Those of you who regularly keep up to date with news and other outlets which we have at our fingertips may have noticed a change in pace in messaging around the importance of Flu vaccinations. Influenza is a common respiratory virus which causes headaches, fatigue and other symptoms including high temperature, but can be particularly dangerous to the elderly or those with pre-existing health conditions. In fact, just last year in the UK, 10,000 people died directly as a result of the flu – meaning hospital beds and complex care is needed which raises winter health pressures in hospitals and doctor surgeries. All of this, amidst the ongoing coronavirus pandemic, paints a dreary picture for what is to come in the UK. However, the government have been creating a campaign to incentivise those in particular groups to get their yearly flu jab to attempt to reduce the winter pressures amidst the current pandemic. So, what’s the thinking?
It is not known how the coronavirus and the flu interact, but there seem to be particularly severe manifestations in people with pre-existing conditions like diabetes, cancer or heart disease. First and foremost, an individual who contracts influenza and coronavirus at the same time would have a significant chance of mortality compared to one disease alone. Secondly, the physiological resiliency of an individual’s immune system after an infection is low, and thus an individual who contracts a further infection has a significantly increased risk of manifesting a more serious disease. And thirdly, by promoting influenza vaccination whilst we create vaccines for COVID-19, we can hope to reduce the ‘normal’ yearly flu pressure and prioritise care to those with complicated COVID-19. There are several strains of influenza which become the predominant strain around the world, and these are identified by virologists who share information and ensure the most virulent and common strain is included in the vaccine. This provides direct immunity to that strain, but also provides some basic immunity to all forms of influenza, at the very minimum preventing a severe infection with complications.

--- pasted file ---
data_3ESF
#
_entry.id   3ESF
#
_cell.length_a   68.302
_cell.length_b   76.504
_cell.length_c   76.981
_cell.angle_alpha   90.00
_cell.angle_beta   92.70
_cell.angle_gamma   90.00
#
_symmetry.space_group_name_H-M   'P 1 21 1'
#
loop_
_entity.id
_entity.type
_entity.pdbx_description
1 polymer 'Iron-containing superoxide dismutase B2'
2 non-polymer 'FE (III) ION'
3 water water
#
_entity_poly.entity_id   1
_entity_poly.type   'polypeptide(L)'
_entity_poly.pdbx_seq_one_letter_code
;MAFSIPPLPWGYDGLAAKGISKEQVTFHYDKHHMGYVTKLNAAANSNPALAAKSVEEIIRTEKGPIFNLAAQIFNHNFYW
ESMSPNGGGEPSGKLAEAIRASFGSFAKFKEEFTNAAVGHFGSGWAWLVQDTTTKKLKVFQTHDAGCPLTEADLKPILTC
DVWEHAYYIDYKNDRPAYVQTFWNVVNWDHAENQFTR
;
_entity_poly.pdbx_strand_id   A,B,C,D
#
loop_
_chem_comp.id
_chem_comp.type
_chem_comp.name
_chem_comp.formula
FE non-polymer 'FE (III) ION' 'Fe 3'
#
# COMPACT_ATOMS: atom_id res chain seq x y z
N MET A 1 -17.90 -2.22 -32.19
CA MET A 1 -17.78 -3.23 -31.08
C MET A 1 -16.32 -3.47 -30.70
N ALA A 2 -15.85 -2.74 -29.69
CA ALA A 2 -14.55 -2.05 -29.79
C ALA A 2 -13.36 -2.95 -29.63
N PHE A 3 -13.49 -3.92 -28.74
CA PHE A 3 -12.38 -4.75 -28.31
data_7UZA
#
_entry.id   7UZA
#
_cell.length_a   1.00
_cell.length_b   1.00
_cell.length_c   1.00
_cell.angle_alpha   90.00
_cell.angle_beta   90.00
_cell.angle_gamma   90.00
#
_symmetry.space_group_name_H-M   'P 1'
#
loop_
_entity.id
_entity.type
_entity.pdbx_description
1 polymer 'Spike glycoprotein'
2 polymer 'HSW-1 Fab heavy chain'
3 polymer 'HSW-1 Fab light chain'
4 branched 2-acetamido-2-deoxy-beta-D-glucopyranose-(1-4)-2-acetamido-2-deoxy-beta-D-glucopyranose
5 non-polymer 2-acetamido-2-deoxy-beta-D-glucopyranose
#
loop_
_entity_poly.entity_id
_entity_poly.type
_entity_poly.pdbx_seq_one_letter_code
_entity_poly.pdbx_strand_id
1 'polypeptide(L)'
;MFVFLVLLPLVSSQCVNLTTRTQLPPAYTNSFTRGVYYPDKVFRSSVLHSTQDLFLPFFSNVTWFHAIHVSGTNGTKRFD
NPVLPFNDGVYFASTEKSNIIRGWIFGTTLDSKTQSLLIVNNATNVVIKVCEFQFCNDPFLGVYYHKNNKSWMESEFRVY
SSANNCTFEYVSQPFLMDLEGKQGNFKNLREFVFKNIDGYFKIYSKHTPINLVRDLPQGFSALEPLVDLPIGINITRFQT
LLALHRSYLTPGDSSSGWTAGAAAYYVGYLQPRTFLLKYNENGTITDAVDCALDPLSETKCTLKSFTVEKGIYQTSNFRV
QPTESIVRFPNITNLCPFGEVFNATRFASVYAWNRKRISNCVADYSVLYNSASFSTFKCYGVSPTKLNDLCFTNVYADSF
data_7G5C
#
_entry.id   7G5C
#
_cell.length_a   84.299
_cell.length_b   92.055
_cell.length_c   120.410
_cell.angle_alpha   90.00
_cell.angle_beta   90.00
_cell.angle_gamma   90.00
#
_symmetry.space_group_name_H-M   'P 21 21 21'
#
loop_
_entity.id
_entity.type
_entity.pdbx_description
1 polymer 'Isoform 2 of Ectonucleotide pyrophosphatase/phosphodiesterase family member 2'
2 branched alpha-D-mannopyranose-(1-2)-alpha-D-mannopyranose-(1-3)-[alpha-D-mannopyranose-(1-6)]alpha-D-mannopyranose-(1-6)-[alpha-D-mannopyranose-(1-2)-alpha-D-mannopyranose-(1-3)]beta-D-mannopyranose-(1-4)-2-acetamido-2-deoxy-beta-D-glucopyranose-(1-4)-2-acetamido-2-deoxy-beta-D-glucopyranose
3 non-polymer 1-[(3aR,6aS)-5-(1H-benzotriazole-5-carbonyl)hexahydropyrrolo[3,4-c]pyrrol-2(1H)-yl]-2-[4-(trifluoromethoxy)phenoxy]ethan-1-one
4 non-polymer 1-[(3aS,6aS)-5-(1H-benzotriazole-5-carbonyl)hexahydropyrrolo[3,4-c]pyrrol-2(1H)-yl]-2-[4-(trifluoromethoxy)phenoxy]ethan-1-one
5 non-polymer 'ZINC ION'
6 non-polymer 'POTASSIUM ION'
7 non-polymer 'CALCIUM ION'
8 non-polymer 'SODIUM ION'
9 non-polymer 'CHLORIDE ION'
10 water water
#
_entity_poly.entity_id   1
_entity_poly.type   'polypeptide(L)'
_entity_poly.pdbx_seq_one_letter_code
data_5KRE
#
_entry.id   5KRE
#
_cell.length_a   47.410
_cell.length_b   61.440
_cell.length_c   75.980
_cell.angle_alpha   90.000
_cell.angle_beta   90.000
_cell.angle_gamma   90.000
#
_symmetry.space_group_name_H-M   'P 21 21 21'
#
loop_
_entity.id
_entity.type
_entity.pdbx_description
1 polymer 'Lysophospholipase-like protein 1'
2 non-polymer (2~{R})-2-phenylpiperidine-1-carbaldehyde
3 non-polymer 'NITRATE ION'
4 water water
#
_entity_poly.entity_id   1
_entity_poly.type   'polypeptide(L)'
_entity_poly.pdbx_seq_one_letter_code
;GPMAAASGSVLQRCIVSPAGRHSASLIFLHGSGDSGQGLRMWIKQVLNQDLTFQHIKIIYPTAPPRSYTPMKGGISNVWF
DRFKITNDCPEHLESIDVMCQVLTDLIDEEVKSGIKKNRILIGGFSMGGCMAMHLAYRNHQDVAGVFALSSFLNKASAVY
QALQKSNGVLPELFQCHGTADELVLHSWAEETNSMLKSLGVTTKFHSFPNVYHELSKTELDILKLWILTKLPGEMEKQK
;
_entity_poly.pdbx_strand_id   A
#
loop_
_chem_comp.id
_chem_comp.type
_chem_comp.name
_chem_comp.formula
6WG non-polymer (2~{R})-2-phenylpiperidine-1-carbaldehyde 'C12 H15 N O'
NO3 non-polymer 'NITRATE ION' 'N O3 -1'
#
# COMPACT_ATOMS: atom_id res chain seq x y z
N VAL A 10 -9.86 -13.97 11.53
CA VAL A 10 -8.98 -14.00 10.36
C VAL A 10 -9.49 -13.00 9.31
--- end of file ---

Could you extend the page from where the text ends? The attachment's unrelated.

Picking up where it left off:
The complications that can arise from influenza in vulnerable people (those >50-65, pre-existing conditions, immune-impaired) include secondary bacterial infections, respiratory and cardiac distress, but mostly pneumonia, which often ‘tips’ the compromised individual into mortality. When immune systems are under direct threat from a virus, other areas are open to infection, and thus individuals often die of bacterial pneumonia which is hard to detect under the ‘cloud’ of physiological markers of influenza. Scientists from around the world have agreed that individuals with more severe health conditions or suffering from acute influenza-related distress would quickly succumb to mortality should they contract COVID-19, impressing the need for vaccine in these populations.
The government in the UK has updated its guidelines this year on who can now be eligible for influenza vaccination, including;
But this year, also;